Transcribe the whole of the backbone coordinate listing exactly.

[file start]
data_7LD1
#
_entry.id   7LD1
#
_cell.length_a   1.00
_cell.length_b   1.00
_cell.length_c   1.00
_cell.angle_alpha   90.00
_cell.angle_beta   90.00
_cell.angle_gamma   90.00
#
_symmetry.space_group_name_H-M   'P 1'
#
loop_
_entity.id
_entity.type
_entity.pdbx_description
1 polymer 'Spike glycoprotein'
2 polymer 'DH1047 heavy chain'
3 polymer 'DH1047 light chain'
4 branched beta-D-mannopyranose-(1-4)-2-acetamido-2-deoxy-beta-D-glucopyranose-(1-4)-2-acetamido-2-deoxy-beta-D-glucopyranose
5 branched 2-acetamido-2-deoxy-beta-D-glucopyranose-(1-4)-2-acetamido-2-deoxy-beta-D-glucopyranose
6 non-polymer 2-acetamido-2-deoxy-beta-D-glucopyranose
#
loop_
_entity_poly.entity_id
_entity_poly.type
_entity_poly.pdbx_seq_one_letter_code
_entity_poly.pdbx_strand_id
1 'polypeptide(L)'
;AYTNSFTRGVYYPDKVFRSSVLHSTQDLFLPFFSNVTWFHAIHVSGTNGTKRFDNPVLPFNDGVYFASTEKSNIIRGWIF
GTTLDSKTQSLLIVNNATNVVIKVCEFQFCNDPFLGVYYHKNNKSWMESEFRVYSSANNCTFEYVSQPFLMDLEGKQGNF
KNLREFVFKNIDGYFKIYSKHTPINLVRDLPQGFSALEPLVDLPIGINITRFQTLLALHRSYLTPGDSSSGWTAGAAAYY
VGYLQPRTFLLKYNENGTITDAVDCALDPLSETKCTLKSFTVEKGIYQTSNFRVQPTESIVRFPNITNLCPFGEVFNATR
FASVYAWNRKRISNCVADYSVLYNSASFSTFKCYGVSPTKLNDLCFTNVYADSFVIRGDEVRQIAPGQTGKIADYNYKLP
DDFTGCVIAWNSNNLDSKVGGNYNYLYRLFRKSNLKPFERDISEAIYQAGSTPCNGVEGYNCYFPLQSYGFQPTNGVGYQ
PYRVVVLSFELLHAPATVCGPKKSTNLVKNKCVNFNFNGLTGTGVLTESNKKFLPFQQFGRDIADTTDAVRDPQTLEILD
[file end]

data_7LD1
#
_entry.id   7LD1
#
_cell.length_a   1.00
_cell.length_b   1.00
_cell.length_c   1.00
_cell.angle_alpha   90.00
_cell.angle_beta   90.00
_cell.angle_gamma   90.00
#
_symmetry.space_group_name_H-M   'P 1'
#
loop_
_entity.id
_entity.type
_entity.pdbx_description
1 polymer 'Spike glycoprotein'
2 polymer 'DH1047 heavy chain'
3 polymer 'DH1047 light chain'
4 branched beta-D-mannopyranose-(1-4)-2-acetamido-2-deoxy-beta-D-glucopyranose-(1-4)-2-acetamido-2-deoxy-beta-D-glucopyranose
5 branched 2-acetamido-2-deoxy-beta-D-glucopyranose-(1-4)-2-acetamido-2-deoxy-beta-D-glucopyranose
6 non-polymer 2-acetamido-2-deoxy-beta-D-glucopyranose
#
loop_
_entity_poly.entity_id
_entity_poly.type
_entity_poly.pdbx_seq_one_letter_code
_entity_poly.pdbx_strand_id
1 'polypeptide(L)'
;AYTNSFTRGVYYPDKVFRSSVLHSTQDLFLPFFSNVTWFHAIHVSGTNGTKRFDNPVLPFNDGVYFASTEKSNIIRGWIF
GTTLDSKTQSLLIVNNATNVVIKVCEFQFCNDPFLGVYYHKNNKSWMESEFRVYSSANNCTFEYVSQPFLMDLEGKQGNF
KNLREFVFKNIDGYFKIYSKHTPINLVRDLPQGFSALEPLVDLPIGINITRFQTLLALHRSYLTPGDSSSGWTAGAAAYY
VGYLQPRTFLLKYNENGTITDAVDCALDPLSETKCTLKSFTVEKGIYQTSNFRVQPTESIVRFPNITNLCPFGEVFNATR
FASVYAWNRKRISNCVADYSVLYNSASFSTFKCYGVSPTKLNDLCFTNVYADSFVIRGDEVRQIAPGQTGKIADYNYKLP
DDFTGCVIAWNSNNLDSKVGGNYNYLYRLFRKSNLKPFERDISEAIYQAGSTPCNGVEGYNCYFPLQSYGFQPTNGVGYQ
PYRVVVLSFELLHAPATVCGPKKSTNLVKNKCVNFNFNGLTGTGVLTESNKKFLPFQQFGRDIADTTDAVRDPQTLEILD